With NFL Free Agency on the horizon, fans all over themselves trying to tie some of the best talent available to their favorite team. What seems to be forgotten is that there is a hard salary cap, meaning teams cannot go over it. MLB has no salary cap but a luxury tax threshold. The NBA has a soft cap that teams can go over with a luxury tax tiering system, but there is a much higher hard cap. Here we are going to breakdown how Le’Veon Bell to the Texans is not as far fetched as it seems.
Why would Bell choose the Texans?
They can offer him everything he wants. They can sign him to $50m guaranteed in the first two seasons. Texas also has no state income tax, which isn’t peanuts considering his tax bracket. Not only on any signing bonuses, but also all eight home game checks will have zero state income tax taken out. While the overall dollar value could be less than say what the Jets are offering, Bell would keep more money in his pocket.
The Texans are ready to win now
With an offense that can put up points with the best of them led by Deshaun Watson, Bell must be very intrigued to play with a QB of his skill set and persona. Bell also knows the importance of having a WR on the outside that teams need to account for, as in what he had with Antonio Brown. DeAndre Hopkins is one of the top wideouts in the game and demands a safety over the top. The one thing this offense needs is one or two upgrades on the offensive line.
Houston boasts a defense that was 4th in points allowed per game in 2018, with only 19.8 points per game. They have two top flight pass rushers in Jadeveon Clowney and JJ Watt. The cornerbacks were in the top 20 ranked, per Pro Football Focus. The safety play could stand to be upgraded but is not in terrible shape.
Now, here is the most important piece. Houston has the money.
The Texans currently have $74.4m in cap space available for free agency. They do have a couple of their free agents, but the only one that needs to be re-signed is Jadeveon Clowney. The Texans are in a small window where they have their QB still on his rookie deal. However, the Texans also have two wrinkles; some teams do not have. The ability to frontload a contract signed now to minimize the cap hit in future years, and a big cap hit likely to come off the books about the same time Watson’s big deal is going to be signed.
Let’s go through it.
We will not just focus on how the Texans sign Bell but keep Watson quite easily.
First, Houston tags Clowney at $15.77m. This puts the cap to $58.63m. Now, this tag number is as an OLB. For DE, it would be $18.6m. In any event, either tag would have any real consequence, but it is likely he will receive the OLB tag.
As stated above, the Texans can use some offensive line help. The free agent market isn’t exactly pouring with great tackle talent, but mainly for illustration of cap allocation purposes, we will show how it can work. An intriguing free agent could be 24 years old and 3rd year pro Daryl Williams. The current Panther was hurt Week 1 this year with a torn MCL and missed the entire season. In 2017, he was named to the 2nd All-Pro team. With his most recent accolades, an injury so early in the season, and only being 24 years old, he will likely have an annual salary of $13m, which is about average for the top 10 OL salaries. He is hitting the market at a nice time. This would leave the Texans with $45.63m.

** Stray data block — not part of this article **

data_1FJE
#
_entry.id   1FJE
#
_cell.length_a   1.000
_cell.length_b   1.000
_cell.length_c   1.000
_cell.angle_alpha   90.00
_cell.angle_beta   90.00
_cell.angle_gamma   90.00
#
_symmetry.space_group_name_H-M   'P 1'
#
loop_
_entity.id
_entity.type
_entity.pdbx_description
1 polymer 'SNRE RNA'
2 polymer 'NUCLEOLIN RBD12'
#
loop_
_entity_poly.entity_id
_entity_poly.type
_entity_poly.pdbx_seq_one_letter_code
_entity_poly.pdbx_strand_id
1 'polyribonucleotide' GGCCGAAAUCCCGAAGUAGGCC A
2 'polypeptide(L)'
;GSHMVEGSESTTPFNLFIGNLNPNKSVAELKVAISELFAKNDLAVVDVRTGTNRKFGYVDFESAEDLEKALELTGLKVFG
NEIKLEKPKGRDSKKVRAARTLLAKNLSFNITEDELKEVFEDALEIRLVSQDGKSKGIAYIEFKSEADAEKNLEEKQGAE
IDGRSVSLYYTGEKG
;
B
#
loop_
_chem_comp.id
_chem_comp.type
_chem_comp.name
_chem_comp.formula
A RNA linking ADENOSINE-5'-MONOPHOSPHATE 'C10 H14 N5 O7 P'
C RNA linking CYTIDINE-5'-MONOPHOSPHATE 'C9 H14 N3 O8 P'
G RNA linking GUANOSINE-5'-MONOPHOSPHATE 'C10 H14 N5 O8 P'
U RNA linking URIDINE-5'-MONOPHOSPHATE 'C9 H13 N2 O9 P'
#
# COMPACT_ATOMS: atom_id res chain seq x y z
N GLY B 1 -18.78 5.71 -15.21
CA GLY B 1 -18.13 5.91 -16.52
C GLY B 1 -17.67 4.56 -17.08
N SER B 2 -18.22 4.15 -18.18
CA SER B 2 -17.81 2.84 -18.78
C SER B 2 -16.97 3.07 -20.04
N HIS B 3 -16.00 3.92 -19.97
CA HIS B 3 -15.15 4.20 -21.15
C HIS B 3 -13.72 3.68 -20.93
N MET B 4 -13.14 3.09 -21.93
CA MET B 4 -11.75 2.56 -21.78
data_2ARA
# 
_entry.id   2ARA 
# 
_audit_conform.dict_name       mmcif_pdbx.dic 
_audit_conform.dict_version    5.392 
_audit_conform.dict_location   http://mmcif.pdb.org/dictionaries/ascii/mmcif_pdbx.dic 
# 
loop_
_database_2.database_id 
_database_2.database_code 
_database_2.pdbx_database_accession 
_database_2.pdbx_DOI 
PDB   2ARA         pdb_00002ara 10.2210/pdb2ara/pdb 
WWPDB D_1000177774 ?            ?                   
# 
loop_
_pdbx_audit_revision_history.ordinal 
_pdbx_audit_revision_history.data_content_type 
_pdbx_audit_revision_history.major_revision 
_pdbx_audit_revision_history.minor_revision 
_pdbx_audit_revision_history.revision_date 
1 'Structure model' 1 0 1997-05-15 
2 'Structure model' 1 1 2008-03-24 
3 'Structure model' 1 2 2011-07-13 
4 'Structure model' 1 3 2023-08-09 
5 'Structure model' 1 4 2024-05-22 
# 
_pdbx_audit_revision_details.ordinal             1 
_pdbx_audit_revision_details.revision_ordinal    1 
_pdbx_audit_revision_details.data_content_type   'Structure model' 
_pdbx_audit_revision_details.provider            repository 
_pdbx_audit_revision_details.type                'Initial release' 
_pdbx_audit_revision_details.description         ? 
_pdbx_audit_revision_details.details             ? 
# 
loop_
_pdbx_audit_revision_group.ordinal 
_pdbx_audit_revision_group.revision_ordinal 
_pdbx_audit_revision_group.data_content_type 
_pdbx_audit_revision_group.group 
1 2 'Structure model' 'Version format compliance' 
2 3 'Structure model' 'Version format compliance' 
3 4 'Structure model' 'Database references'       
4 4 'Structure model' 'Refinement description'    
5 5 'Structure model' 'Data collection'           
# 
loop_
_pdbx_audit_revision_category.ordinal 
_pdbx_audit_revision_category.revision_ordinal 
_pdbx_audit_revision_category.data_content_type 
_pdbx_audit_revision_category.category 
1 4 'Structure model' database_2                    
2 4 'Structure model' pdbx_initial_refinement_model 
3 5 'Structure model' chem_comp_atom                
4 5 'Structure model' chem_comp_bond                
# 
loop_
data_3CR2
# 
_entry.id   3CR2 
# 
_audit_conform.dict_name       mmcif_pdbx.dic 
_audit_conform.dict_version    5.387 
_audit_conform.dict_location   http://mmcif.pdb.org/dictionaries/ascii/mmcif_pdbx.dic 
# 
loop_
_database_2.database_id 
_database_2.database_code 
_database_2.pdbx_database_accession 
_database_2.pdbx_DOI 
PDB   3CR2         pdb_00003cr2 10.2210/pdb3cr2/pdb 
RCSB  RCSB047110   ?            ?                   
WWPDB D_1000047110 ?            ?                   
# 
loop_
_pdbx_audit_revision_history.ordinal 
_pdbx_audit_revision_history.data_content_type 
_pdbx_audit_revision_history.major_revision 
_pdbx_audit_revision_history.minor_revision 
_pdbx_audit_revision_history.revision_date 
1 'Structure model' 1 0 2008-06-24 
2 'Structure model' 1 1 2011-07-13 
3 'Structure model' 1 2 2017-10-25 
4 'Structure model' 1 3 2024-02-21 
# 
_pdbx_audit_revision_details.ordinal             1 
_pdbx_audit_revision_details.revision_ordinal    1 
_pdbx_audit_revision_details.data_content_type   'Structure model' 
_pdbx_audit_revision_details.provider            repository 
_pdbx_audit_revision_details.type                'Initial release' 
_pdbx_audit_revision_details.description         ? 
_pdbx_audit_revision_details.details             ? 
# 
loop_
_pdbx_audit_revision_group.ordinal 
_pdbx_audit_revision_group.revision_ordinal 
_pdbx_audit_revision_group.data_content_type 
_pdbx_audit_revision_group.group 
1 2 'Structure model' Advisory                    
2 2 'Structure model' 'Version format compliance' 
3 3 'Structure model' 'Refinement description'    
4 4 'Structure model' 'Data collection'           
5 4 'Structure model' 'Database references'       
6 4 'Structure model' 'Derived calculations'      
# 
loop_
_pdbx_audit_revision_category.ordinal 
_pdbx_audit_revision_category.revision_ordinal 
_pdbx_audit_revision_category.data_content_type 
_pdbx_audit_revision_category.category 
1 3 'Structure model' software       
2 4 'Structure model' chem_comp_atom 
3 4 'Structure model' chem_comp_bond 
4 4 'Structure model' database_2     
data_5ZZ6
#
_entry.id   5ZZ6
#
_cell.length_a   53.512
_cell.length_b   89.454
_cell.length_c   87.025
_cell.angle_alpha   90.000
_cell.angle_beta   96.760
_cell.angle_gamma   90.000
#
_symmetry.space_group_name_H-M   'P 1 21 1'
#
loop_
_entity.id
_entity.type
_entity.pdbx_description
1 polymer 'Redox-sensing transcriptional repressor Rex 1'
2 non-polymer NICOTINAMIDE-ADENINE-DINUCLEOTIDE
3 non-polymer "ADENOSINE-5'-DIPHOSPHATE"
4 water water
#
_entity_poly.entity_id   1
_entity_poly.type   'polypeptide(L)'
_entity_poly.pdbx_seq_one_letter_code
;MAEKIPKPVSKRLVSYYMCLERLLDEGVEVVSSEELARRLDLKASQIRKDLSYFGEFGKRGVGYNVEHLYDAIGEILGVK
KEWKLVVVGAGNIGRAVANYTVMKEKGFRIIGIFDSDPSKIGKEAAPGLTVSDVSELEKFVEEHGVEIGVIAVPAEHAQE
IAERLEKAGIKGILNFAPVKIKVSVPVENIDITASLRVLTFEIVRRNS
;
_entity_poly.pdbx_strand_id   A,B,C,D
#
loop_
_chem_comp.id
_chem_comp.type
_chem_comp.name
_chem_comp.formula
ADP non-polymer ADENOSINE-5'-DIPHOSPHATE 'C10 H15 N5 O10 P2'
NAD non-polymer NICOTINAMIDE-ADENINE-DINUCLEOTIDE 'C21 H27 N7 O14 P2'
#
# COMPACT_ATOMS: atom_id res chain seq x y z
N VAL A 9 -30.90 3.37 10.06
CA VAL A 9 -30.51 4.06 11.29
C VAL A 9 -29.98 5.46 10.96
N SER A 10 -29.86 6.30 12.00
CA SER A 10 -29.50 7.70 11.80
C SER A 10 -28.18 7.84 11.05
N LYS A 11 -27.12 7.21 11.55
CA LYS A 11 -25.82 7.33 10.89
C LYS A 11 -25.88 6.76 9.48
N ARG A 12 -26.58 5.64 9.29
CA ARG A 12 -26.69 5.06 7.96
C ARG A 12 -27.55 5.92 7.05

Next, let’s address the safety position. Again, this is not to say a player will sign here but to illustrate how this all can be done to have Bell and fill holes. If the Texans wanted to, they could sign the best safety free agent out there in Earl Thomas. The last big safety deal that his agent will likely point to is the Eric Berry deal of 6 years, $78m, with $40m guaranteed. Berry signed that deal at 28 years old. Thomas is 29. So, for demonstration purposes, put Thomas at $13m per year, just like Berry. That leaves $32.63m in cap space.
If the Texans were to sign Bell, they would likely cut Lamar Miller, which would add $6.2m to the cap, putting the open space at $38.83 to sign him. Texans can sign Bell to a contract of $14m annually and still have $22.83m left! They can sign another OL if they choose. What they should do is frontload Bell’s deal in a way that in years one and two of his deal are very heavy cap hits, even the 1st year possibly being as high as $20m.
This frontloading will serve two purposes. This would make his cap hit shrink in years 3 and 4. This would allow the team to easily move on from him if so desired, with little to no dead cap money associated. It would allow for more cap space to extend Deshaun Watson, perhaps as early as next year but he is set to become an unrestricted free agent in 2021.
The contract that was referred to earlier as the big contract to come off the books is J.J. Watt. Cutting him this year would save $13m (not saying they would) but the last two years of his deal have zero dead money and $15.5m in 2020 and $17.5m in 2021. Watt will be 30 this year and has battled some back injuries, so retirement before the last year of his deal isn’t out of the realm of possibility. This would allow the Texans to reallocate those funds to Watson without impacting any future cap.
Also, it seems to be outrageous that Bell is asking for $50m in the first two years of any deal. But this is not something that is that difficult to achieve. Using the $14m annual salary from above, the Texans can give him $22m in signing bonus and guarantee the salaries of 2019 and 2020, which totals $28m. This way they pay Bell during the two years, he will most likely be very productive, and if his production isn’t justified by his cap hit, the team can quite easily move on.
Well, there it is. Bell to the Texans, with $22.83m left in cap space, with no frontloading and signing two free agents at a top annual salary in areas of need.
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